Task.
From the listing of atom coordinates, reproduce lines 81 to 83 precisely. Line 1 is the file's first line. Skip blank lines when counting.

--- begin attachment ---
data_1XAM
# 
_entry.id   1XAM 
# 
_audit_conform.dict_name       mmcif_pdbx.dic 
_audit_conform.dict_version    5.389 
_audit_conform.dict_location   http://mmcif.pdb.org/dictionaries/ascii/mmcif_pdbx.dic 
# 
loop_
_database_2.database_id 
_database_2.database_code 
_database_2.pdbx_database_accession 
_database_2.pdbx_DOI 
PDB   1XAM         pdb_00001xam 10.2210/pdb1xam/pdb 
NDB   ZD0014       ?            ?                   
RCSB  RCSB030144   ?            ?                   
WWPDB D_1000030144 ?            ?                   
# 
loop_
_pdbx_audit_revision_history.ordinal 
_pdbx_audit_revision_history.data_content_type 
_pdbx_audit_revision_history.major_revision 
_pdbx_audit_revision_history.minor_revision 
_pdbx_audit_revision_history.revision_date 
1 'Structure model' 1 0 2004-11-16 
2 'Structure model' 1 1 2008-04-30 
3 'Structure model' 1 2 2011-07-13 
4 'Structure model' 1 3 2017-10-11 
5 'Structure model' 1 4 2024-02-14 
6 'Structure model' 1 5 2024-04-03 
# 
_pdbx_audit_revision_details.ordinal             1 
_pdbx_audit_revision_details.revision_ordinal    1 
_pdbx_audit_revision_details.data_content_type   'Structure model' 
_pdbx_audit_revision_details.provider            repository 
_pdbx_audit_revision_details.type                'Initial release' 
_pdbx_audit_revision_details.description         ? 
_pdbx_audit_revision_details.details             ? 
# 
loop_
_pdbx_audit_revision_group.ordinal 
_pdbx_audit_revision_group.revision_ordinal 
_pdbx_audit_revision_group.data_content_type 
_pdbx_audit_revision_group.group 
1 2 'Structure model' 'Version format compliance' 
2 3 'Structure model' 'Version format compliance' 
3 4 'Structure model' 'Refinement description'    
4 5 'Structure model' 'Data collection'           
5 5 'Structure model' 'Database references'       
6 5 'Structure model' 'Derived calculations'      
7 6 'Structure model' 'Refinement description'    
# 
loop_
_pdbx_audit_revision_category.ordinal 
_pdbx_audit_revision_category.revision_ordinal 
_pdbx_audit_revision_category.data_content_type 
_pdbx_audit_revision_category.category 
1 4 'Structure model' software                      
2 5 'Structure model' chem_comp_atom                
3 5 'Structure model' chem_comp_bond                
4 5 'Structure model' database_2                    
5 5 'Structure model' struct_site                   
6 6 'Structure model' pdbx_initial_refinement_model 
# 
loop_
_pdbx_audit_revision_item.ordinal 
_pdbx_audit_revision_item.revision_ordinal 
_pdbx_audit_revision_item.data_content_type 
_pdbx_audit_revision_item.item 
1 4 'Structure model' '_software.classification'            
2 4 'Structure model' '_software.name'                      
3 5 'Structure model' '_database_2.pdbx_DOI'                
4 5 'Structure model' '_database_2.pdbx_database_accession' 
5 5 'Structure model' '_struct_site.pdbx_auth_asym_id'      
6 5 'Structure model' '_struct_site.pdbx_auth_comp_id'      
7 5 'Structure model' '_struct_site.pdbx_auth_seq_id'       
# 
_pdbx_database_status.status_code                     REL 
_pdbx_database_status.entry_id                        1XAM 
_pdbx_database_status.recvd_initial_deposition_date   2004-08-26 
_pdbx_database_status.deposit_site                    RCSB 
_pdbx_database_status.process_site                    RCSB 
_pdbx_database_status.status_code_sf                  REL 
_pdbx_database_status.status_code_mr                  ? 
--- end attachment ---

_pdbx_database_status.deposit_site                    RCSB 
_pdbx_database_status.process_site                    RCSB 
_pdbx_database_status.status_code_sf                  REL 